Everytown for Gun Safety has joined with the American Federation of Teachers (AFT) and the National Education Association (NEA) to recommend that schools stop performing drills to prepare for “active shooter” incidents on campus.
The anti-gun group cites the lack of evidence for the efficacy of these drills along with the potential for the drills to traumatize students.
“Given growing concern among parents, students, educators, and medical professionals about the impact that active shooter drills can have on student development, Everytown, AFT, and NEA do not recommend these drills for students and believe schools should carefully consider these impacts before conducting live drills that involve students and educators,” the group states on its website.
In its report, Everytown admits that there isn’t enough research to prove or disprove how well active shooter drills prepare students for real-life situations. Instead, they cite anecdotal evidence from media reports to suggest that these drills are “counter-productive” because they may cause “distress and sometimes lasting trauma” in students and educators.
The report’s authors cite Melissa Reeves, former president of the National Association of School Psychologists, who says, “What these drills can really do is potentially trigger either past trauma or trigger such a significant physiological reaction that it actually ends up scaring the individuals instead of better preparing them to respond in these kinds of situations.”
Rather than perform active shooter drills, Everytown recommends that schools support policies that “prevent active shooter incidents from happening in the first place.”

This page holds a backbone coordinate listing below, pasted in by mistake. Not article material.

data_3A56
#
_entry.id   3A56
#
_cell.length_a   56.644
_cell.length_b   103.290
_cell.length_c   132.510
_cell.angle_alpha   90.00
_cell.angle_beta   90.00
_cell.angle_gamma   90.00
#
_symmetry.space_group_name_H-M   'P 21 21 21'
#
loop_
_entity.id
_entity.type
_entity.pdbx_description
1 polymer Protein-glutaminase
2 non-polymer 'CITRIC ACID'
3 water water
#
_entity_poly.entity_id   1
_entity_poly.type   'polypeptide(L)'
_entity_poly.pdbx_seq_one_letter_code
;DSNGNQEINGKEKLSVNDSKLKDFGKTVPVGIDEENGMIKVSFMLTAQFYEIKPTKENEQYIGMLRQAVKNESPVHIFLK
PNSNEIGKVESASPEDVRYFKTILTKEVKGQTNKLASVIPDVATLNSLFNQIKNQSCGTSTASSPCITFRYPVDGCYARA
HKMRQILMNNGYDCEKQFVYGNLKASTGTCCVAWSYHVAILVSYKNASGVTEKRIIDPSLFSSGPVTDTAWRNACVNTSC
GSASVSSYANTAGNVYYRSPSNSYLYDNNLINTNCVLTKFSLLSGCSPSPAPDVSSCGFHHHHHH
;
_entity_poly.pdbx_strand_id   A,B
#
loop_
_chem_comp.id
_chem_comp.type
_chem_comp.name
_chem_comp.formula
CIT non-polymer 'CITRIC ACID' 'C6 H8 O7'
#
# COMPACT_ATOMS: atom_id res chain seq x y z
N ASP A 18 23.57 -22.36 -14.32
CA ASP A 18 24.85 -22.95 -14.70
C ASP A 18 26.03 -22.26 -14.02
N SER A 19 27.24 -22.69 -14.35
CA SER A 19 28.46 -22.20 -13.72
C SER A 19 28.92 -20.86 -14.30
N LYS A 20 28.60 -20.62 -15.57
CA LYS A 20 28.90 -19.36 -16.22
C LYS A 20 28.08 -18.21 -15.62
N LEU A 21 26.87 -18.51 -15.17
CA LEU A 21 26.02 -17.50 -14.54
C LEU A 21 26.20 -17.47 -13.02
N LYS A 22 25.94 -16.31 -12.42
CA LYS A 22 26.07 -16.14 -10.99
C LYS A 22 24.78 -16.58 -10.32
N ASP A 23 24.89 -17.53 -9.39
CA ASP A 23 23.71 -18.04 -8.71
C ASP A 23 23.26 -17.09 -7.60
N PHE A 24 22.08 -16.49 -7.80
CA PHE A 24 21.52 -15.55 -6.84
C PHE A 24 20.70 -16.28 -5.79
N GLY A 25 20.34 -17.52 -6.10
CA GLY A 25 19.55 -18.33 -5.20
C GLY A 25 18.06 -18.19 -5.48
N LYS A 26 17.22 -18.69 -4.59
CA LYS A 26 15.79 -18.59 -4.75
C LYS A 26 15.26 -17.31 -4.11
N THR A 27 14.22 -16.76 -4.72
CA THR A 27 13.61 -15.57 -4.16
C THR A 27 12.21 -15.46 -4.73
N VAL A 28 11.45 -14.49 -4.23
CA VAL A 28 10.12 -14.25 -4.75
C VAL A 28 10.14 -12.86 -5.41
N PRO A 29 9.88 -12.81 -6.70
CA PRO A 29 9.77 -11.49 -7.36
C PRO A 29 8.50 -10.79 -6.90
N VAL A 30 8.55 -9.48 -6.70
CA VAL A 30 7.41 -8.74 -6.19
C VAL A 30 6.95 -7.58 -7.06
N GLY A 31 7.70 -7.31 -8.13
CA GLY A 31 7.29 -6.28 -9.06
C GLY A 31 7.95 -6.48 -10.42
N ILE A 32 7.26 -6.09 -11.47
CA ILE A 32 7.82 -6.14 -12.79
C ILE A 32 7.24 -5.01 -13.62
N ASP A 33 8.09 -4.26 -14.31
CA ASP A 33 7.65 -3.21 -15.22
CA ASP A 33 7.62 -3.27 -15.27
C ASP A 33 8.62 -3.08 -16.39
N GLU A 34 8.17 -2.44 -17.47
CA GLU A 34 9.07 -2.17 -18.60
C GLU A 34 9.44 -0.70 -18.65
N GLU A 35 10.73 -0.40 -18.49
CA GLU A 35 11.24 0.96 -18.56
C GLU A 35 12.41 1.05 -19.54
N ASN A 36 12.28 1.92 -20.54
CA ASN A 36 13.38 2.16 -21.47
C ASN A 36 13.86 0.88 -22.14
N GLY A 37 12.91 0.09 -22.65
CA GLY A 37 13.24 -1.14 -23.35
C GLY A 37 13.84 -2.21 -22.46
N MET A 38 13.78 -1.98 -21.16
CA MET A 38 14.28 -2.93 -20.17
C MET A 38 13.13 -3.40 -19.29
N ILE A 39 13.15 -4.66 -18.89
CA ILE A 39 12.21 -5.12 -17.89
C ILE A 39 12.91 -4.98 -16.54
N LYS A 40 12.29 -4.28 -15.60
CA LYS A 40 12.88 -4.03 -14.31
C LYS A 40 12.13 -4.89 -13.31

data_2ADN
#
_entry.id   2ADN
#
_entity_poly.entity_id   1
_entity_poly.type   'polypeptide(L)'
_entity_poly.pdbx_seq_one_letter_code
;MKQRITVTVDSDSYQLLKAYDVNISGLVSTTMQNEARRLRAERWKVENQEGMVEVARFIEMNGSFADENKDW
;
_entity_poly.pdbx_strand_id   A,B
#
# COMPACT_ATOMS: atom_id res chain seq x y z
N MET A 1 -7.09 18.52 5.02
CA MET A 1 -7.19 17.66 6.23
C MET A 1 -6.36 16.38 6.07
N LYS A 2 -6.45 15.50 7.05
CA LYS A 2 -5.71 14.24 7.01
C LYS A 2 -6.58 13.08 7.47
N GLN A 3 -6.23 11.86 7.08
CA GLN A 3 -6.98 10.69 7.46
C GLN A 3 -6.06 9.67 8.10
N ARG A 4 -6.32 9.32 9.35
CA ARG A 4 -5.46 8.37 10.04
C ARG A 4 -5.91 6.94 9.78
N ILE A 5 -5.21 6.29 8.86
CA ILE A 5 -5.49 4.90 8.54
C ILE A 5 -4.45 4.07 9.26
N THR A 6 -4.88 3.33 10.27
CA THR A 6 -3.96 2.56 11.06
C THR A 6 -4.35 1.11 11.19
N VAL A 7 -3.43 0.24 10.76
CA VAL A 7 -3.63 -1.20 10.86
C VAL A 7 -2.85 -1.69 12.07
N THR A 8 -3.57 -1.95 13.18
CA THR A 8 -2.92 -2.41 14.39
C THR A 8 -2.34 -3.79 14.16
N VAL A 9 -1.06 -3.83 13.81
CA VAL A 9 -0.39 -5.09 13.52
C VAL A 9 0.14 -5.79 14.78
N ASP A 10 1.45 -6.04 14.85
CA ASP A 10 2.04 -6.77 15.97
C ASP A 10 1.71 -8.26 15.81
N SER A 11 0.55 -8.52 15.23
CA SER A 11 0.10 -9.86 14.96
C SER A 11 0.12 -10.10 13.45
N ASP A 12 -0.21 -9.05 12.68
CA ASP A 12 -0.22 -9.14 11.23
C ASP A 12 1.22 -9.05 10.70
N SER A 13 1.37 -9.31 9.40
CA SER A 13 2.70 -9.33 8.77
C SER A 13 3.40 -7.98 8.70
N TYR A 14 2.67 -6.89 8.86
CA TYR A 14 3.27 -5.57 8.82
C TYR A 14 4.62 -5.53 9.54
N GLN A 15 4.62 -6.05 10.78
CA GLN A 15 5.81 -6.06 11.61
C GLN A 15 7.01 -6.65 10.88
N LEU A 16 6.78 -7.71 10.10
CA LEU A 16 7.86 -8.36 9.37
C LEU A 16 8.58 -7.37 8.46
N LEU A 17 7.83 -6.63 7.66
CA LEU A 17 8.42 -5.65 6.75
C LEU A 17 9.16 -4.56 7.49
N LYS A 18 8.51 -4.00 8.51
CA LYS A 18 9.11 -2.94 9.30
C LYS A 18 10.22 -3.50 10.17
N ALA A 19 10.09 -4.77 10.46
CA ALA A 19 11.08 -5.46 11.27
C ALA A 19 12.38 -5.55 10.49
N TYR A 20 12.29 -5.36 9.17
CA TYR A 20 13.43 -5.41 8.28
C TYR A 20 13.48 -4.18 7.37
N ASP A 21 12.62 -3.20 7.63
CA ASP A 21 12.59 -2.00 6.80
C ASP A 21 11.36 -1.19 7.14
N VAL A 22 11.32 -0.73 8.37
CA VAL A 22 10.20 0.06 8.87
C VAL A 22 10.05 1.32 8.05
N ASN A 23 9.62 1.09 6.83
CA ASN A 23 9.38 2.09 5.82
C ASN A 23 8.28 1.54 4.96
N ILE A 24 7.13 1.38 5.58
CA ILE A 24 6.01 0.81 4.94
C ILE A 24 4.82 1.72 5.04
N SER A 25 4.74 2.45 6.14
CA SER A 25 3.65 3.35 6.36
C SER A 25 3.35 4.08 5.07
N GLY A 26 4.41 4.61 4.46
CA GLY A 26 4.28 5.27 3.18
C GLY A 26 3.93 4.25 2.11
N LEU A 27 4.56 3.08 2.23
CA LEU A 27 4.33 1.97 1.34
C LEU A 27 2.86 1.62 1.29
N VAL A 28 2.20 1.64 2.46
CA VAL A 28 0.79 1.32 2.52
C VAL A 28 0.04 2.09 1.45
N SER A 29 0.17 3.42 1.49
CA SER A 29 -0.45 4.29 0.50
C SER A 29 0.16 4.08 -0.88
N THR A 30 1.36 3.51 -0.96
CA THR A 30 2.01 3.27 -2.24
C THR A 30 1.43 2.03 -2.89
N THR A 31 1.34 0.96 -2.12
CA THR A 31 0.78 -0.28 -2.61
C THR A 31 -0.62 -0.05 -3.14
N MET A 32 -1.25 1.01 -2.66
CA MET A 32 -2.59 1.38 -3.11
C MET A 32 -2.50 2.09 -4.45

These include “threat assessment programs” (read: red flag laws), “access to mental health professionals,” “collaborating with law enforcement,” and “engaging the community to ensure guns are not easily accessible” (read: gun control).
For schools that insist on implementing “reactive” measures to minimize the damage of mass murderers, Everytown has six recommendations:
- Drills should not include simulations that mimic or appear to be an actual shooting incident;
- Sufficient information and notification must be provided to parents or guardians in advance about the dates, content, and tone of any drills for students;
- Drills should be announced to students and educators prior to the start of any drill;
- Drill content must be created by a team including administrators, teachers, school-based mental health professionals, and law enforcement and be age and developmentally appropriate. The content should incorporate student input;
- Drills should be coupled with trauma-informed approaches to directly address students’ well-being as standard practice; and
- Information about the efficacy and effects of the drills should be tracked by schools, including symptoms and indications of trauma (e.g., bad dreams, fear of coming to school, asthma attacks, increased antidepressant prescriptions) so drill content can be reevaluated if students and/or educators are exhibiting signs of trauma.
The report concludes with a call for schools to support gun control measures.
“Finally, comprehensive school safety plans must involve a proactive effort to enact meaningful gun violence prevention policies to enable intervention before a prospective shooter can get their hands on a gun,” the report states, again contrasting “reactive” school safety measures with “proactive” gun control policies. “These policies include the implementation of background checks, Extreme Risk laws, and secure gun storage laws and awareness campaigns.”